1) A sudden increase (or decrease) in work-rate, i.e running or cycling power, may not coincide with an immediate rise in HR. Due to the "laggy" non-linear response of HR, it is not ideal to use to inform about work rate changes.

2) At the same work rate, HR is known to slowly drift to higher values despite working at the same external load. Scientific studies show that this is partly co-related to dehydration.

3) In hot environments, cardiac drift has been shown to correlate with core body temperature increase. It has also been shown that in hot environments, VO2max can also be lowered. Therefore, a prediction of VO2max using HR becomes baseless.

4) In high altitudes, HR increases inspite of little to no change in VO2 or external load. Therefore, the HR-VO2 curve "right-shifts" and makes sea-level HR zone methodologies suspect. Recovery characteristics of heart rates due to acclimitization are very individual.


A. Monitoring Heart Rate During Running

Input output characteristics are well studied with step inputs. A high intensity interval training session (HIIT) does exactly this - it involves step increases in pace or external power and holding said pace for a prescribed interval. This offers a good chance to study heart rate behavior.

Attached below is data from a subject (me) obtained from a HIIT training session where power, heart rate monitor and GPS as a secondary mode of monitoring pace (primary mode = time per lap) were all used in conjuction with each other.

The protocol was 4 x 5 minute intervals at a pedestrian 1:44 per 400m. The dynamics of HR is shown below in relation to running speed and mass specific external running power :

Fig 1 : Stacked data showing running power, heart rate and running speed with time from an interval session.

The most prominent observation is that in response to step increaes in power requirement (W/kg) or pace, heart rate takes several seconds to increase. This is called cardiac lag. This lag is simply a manifestation of an organic pump in our body that can only increase its beating frequency in a finite time as opposed to an instantaneous response.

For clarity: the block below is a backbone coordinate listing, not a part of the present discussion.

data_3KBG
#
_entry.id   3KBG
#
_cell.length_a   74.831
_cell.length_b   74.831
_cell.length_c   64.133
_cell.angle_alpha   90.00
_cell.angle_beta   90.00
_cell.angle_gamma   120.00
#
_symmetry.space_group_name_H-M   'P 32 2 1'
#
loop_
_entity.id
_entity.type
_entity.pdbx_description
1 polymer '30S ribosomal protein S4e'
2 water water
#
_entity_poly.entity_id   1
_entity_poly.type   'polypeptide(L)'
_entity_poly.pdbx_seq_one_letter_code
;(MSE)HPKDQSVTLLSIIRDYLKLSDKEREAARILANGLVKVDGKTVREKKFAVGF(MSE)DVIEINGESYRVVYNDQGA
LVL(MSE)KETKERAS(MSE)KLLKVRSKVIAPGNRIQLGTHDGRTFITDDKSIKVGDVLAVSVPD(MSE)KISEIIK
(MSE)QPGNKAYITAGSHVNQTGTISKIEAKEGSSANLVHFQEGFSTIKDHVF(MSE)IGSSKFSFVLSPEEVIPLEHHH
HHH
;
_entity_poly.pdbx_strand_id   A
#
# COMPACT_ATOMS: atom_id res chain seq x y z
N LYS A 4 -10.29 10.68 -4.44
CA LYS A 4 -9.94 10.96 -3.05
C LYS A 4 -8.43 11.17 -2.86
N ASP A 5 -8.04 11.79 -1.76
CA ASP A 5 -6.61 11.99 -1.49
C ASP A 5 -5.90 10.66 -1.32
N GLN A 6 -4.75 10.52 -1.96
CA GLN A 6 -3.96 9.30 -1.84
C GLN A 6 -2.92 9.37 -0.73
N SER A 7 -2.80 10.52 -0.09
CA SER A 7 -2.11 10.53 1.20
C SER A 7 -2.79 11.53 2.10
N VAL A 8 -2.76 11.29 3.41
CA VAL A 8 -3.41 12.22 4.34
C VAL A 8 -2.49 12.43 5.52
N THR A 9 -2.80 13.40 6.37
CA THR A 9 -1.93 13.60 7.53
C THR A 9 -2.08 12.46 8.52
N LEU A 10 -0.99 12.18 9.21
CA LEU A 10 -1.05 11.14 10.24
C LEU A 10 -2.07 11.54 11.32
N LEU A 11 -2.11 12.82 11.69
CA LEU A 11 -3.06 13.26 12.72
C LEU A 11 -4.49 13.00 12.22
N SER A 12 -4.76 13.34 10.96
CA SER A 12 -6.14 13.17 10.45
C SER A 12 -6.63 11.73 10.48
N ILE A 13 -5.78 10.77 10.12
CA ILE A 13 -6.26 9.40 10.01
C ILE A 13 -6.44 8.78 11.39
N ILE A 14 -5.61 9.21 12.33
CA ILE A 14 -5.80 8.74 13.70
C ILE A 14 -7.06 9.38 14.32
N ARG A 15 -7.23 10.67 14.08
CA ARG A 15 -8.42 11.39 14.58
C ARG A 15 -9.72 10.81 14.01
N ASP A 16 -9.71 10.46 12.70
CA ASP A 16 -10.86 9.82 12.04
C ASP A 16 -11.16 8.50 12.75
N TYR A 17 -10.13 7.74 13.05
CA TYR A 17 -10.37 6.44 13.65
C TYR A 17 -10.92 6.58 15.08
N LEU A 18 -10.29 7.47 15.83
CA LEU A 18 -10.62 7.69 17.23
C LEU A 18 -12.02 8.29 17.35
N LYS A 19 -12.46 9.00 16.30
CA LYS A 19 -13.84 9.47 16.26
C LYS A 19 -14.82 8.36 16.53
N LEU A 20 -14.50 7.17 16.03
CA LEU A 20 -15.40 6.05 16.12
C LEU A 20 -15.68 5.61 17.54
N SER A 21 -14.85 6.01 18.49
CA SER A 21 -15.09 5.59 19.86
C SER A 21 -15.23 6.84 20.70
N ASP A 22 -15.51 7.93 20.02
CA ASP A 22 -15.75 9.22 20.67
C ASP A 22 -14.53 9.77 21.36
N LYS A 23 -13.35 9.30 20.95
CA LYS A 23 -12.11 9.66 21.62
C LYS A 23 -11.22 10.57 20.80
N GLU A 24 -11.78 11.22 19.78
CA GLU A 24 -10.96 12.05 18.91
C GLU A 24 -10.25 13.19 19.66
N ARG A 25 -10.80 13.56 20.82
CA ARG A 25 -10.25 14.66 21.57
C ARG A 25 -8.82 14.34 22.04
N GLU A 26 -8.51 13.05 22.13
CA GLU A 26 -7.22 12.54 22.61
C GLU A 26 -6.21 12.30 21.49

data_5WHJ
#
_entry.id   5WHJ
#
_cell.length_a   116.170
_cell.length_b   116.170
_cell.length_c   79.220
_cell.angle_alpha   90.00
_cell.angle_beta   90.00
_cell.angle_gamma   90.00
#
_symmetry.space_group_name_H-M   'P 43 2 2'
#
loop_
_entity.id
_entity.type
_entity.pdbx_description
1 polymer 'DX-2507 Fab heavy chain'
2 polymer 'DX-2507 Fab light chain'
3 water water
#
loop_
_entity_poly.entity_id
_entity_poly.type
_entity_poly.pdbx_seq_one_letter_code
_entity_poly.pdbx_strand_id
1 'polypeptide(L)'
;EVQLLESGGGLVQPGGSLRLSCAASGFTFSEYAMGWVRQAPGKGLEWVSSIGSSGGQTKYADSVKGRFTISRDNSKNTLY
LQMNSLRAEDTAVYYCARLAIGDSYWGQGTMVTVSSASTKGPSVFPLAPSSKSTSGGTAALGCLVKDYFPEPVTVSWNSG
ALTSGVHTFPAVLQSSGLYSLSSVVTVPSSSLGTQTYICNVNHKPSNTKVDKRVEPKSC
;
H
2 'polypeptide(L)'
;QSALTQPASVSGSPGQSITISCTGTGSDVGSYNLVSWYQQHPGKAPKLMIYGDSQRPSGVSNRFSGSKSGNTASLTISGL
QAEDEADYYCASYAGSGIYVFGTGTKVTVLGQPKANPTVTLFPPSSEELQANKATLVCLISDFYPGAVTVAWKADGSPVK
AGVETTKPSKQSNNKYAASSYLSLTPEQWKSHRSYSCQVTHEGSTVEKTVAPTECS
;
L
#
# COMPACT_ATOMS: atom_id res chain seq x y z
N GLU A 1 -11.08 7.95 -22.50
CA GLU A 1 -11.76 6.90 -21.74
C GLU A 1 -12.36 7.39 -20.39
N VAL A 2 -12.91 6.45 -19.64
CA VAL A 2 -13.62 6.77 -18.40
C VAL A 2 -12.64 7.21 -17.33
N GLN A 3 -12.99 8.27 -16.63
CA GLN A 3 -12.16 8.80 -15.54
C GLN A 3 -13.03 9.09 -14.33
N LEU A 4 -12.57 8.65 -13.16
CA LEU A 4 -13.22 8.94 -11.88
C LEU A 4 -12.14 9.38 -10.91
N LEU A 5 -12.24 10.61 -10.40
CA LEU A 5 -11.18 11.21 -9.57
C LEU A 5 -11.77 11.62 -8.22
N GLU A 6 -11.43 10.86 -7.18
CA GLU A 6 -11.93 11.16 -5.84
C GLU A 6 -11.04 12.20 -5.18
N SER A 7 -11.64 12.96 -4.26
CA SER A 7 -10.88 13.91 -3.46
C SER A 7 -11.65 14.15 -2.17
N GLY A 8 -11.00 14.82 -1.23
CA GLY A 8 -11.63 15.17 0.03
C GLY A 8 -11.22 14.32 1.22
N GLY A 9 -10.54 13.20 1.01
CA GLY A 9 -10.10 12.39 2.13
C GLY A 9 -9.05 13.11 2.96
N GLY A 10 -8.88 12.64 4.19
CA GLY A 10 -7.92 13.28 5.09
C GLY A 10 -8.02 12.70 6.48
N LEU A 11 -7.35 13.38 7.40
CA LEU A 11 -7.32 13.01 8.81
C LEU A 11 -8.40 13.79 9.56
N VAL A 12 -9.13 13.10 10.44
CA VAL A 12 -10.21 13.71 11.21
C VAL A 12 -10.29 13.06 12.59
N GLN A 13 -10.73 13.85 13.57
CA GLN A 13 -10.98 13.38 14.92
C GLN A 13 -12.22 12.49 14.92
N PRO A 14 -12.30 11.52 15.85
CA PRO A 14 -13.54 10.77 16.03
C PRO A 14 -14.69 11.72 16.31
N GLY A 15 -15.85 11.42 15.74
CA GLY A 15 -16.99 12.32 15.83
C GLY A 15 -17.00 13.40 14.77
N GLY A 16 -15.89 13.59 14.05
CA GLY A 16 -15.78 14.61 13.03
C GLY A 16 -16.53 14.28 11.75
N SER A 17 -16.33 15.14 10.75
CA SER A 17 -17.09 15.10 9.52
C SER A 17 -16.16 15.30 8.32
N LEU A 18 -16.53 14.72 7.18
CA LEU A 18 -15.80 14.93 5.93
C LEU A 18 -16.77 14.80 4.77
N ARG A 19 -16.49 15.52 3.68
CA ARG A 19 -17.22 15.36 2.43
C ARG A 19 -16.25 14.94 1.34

One of the aims of this workout was to stay within 90-95% VO2. Since heart rate is a surrogate of VO2 and assuming external variables have been controlled for, I might conclude that the aim has been fulfilled in the first 3 of the 4 intervals. At the 4th interval, HRmax has been essentially reached. This value of HRmax completely agrees with value of HRmax reached during laboratory VO2max tests done earlier in the year. Therefore, I might conclude that at virtually no point did I cross my maximum aerobic ceiling until perhaps the very last interval. And it was at this point that I called off the 5 minute session.   

Therefore, if the aim of the workout was to increase time spent at VO2max, this session wouldn't exactly provide the requirement. However, if the aim was to maximize time spent at between 90-95% of VO2max within the limited time allottment, then I conclude it met the aim mostly.

Another use of HR during such an interval session is to monitor the recovery dynamics. With the same amount of rest in between each interval, one finds that the baseline HR reached at the end of each recovery gets progressively higher. Conversely, this means that in each subsequent interval, it would take lesser time for HR to climb to the maximal values necessitated by the workout.

In the following diagram (click to zoom), the black lines indicate the slope of HR rise, the blue line would indicate the slope of HR fall and the thick red lines are the baseline HR reached at each recovery.

Fig 2: Heart rate dynamics during an interval running session

Looking at the data, the slope of HR rise during the first and last 5 minute interval were +0.06 beats/second and +0.04 beats/second respectively. This indicates that the slope tends to the flatten out at the higher HRs. Secondly, the recovery slope is more or less the same, roughly -0.3 beats/second in the first recovery span and -0.28 beats/second after the final interval.

However the body's need to supply oxygen keeps HR elevated so within a given recovery time, the baseline recovery HR continues to climb. This, together with the effort signals sensed by the nervous system might indicate to the runner that they would need to stop at some point.

B. Determining Maximum Heart Rate

Maximum heart rate can be readily determined by running uphill on a slope of 3-4% gradient at your 1500m pace for 3-4 minutes. I find that slopes tend to accelerate the rise of HR compared to the same running paces on flat, simply because of the need for more muscle involvement.

Without maximum heart rate from an actual field test, it can be determined on the basis of the Seal's formula :

Max HR = 207 - (0.7 x Age) ---- EQUATION 2

The formula can under-estimate actual heart rate by upto 10-20 bpm so caution is advised.

C. Other Uses of Heart Rate